bio comm: find common values

The need to find identical elements within columns of different files is surprisingly common (pun intended).

Thus bio packages another utility called comm. It is a tool that prints the common elements from two files.’

Using bio comm

If file 1 contains:


and file 2 contains


then the command:

bio comm file1 file2

will print the common elements present in the first column of both files:


This is the main usecase of the bio comm software.

Other features

bio comm has a number of convenience parameters:

  • -1 will print elements unique to file 1: B
  • -2 will print elements unique to file 2: D
  • -3 will print the union of elements: A, C, B, D
  • -x 1 reads a different column from file 1
  • -y 1 reads a different column from file 2
  • -t treats the files as tab delimited rather than CSV

The content for either file may come from standard input. In that case the - symbol should be used instead of file name.

Why does bio comm exist?

We could use the UNIX tool called comm to find common or distinct elements. When used properly comm allows you to answer a wide variety of interesting questions.

Unfortunately using comm properly is no easy task.

First for comm to work the values must be on a single column and must be sorted. Then instead of telling comm what we want, we have to tell it what we don’t want (what columns to suppress). That usage is completely backwards of how I like to think.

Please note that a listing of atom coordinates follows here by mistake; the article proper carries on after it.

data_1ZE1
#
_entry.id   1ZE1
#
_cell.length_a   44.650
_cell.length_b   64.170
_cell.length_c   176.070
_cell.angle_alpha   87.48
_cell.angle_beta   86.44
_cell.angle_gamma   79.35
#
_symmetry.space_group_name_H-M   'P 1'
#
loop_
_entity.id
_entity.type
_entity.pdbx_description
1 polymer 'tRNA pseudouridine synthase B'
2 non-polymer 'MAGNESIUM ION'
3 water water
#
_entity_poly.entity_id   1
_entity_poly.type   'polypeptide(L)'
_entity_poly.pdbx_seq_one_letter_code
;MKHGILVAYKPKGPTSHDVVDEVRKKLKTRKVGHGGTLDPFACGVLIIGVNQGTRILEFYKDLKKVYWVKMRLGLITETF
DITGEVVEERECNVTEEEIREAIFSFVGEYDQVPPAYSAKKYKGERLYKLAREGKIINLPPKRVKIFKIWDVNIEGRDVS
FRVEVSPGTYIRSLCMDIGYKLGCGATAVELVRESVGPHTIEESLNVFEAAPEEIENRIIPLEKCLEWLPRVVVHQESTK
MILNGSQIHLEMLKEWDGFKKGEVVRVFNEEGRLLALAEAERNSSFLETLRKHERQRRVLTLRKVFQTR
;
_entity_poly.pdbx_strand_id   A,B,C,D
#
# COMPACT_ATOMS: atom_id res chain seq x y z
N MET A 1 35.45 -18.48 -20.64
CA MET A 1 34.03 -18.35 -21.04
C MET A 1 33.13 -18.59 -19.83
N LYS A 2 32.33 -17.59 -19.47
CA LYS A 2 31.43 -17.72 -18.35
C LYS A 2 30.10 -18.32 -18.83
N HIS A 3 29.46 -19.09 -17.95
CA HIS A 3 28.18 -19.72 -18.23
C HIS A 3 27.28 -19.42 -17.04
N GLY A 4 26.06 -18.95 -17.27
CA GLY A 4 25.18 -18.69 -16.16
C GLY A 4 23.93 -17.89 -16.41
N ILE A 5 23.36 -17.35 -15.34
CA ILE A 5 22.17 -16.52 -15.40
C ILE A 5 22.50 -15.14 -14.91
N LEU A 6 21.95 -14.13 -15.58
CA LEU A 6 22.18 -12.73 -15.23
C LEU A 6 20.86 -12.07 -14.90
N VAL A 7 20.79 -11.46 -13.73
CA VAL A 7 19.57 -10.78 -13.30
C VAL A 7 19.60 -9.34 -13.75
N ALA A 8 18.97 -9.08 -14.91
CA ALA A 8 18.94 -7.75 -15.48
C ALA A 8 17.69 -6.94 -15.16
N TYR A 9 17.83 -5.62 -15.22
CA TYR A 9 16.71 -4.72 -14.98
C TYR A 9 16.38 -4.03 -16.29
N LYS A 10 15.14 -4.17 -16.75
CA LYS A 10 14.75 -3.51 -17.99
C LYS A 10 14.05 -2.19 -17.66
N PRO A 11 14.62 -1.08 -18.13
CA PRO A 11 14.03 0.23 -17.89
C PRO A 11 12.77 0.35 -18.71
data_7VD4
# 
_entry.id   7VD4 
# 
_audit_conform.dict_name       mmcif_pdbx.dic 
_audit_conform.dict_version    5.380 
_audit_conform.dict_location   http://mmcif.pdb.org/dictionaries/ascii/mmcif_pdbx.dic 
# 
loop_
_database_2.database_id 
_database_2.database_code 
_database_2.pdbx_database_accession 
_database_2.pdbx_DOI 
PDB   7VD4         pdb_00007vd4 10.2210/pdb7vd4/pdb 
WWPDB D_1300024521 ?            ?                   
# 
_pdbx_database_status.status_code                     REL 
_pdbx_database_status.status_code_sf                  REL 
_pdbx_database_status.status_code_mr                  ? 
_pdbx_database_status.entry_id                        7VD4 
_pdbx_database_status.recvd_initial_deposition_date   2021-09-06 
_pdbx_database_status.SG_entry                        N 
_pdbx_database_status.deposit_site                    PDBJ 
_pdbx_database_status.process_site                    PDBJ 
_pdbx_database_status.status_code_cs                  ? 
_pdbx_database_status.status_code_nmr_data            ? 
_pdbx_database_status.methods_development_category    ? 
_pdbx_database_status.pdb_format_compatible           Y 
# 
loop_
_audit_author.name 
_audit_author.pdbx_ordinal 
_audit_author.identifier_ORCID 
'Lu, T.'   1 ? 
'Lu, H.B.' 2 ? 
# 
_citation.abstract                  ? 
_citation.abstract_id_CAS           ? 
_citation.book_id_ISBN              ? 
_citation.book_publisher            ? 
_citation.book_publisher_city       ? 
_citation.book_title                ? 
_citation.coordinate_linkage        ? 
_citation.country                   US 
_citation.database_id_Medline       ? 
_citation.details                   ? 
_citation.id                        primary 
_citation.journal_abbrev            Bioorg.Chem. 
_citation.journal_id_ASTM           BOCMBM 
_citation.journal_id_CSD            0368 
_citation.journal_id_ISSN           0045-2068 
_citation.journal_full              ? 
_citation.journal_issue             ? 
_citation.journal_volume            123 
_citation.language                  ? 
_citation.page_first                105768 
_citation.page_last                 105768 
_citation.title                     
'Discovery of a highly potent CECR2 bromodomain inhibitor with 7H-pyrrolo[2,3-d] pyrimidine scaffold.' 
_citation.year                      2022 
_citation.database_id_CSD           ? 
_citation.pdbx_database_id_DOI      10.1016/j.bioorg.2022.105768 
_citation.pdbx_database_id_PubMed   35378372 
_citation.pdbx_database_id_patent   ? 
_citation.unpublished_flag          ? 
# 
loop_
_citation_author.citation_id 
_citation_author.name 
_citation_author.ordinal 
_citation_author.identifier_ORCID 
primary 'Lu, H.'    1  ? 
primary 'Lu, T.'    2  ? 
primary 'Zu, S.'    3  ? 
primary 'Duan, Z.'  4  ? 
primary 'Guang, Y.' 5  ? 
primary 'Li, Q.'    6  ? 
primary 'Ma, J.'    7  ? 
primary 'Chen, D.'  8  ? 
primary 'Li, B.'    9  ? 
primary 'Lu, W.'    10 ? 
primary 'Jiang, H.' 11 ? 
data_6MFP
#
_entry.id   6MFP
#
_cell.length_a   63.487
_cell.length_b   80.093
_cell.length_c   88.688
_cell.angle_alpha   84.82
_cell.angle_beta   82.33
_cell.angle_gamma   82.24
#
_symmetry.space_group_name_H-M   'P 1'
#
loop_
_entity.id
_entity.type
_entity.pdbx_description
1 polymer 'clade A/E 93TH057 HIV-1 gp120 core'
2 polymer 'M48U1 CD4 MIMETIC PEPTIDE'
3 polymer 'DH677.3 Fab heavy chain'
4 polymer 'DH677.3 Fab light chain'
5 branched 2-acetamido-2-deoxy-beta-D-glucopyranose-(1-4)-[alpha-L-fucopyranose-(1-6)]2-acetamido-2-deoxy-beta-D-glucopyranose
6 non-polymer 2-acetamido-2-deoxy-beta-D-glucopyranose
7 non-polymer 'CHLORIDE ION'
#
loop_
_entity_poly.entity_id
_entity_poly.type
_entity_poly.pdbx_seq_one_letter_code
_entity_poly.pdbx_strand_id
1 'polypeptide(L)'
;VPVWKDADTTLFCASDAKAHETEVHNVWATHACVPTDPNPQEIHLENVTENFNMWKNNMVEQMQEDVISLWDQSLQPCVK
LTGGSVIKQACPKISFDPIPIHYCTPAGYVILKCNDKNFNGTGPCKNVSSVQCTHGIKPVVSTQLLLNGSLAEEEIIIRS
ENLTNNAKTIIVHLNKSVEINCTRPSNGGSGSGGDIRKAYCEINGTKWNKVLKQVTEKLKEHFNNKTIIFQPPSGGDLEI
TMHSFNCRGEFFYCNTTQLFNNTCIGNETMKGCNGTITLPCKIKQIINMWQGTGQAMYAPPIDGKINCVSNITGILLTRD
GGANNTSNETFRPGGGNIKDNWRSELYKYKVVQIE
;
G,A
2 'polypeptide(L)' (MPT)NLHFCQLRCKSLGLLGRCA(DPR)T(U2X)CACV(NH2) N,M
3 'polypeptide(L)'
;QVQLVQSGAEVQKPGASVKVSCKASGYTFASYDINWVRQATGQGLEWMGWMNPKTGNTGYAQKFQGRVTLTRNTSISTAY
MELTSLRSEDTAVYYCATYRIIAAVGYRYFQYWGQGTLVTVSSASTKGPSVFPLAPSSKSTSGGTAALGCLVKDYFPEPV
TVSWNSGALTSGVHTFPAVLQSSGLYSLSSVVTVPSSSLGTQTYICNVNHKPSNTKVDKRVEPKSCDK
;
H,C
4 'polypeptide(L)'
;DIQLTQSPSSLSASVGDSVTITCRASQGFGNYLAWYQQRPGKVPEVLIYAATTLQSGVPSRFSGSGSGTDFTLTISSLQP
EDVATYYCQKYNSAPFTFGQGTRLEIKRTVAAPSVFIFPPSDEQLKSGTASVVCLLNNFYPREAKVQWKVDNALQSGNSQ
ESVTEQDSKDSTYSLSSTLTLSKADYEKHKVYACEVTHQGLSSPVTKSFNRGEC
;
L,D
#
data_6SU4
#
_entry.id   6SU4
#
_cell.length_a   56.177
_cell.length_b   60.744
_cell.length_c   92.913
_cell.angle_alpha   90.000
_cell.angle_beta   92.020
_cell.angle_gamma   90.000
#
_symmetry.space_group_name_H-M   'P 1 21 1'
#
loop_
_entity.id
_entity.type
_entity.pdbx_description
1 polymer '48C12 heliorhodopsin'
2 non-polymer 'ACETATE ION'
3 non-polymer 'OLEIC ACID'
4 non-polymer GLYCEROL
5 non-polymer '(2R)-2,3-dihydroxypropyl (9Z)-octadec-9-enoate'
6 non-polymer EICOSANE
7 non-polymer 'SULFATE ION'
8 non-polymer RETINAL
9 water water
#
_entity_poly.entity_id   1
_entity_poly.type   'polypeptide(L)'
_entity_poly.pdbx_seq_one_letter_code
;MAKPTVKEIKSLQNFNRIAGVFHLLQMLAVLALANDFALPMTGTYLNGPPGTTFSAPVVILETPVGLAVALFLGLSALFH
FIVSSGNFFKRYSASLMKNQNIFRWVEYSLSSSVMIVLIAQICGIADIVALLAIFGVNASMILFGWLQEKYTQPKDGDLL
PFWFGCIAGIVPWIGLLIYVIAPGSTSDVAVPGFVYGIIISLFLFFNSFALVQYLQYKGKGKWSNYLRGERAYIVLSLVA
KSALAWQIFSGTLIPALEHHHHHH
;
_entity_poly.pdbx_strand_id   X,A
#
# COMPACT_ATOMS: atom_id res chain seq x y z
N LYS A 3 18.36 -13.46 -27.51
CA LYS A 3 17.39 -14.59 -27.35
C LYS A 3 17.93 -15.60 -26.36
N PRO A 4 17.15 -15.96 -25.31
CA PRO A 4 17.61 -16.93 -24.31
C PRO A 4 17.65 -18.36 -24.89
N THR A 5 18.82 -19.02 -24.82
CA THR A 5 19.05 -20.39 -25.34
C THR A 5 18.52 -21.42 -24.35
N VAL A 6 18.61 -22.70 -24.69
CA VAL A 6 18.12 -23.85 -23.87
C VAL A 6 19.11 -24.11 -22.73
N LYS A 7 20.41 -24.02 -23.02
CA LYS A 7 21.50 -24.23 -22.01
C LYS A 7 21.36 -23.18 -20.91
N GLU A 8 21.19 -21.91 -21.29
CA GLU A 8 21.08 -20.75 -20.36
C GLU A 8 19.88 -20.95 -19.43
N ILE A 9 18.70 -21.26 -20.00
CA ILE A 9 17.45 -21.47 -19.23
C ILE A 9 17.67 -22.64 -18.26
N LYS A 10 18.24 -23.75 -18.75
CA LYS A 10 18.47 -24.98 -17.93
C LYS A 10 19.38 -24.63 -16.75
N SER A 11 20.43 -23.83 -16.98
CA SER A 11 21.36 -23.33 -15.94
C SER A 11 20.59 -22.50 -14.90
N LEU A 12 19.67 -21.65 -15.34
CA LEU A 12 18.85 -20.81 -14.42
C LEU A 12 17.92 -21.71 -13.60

I don’t usually advocate rewriting UNIX tools, in this case, writing a better comm makes a lot of sense.

Potential limitations

With bio comm most operations will be quicker to do, simpler to perform and easier to understand. The primary limitation of bio comm vs comm is that bio comm loads all elements into memory.

For most use-cases bio comm will work exceedingly well.


bio comm -h
usage: bio [-h] [-1] [-2] [-3] [-t] [-x 1] [-y 1] file1 file2

A better 'comm' command. Prints elements common from columns from two files.

positional arguments:
  file1           input file 1
  file2           input file 2

optional arguments:
  -h, --help      show this help message and exit
  -1, --uniq1     prints elements unique to file 1
  -2, --uniq2     prints elements unique to file 2
  -3, --union     prints elements present in both files
  -t, --tab       tab delimited (default is csv)
  -x 1, --col1 1  column index for file 1 [default=1]
  -y 1, --col2 1  column index for file 2 [default=1]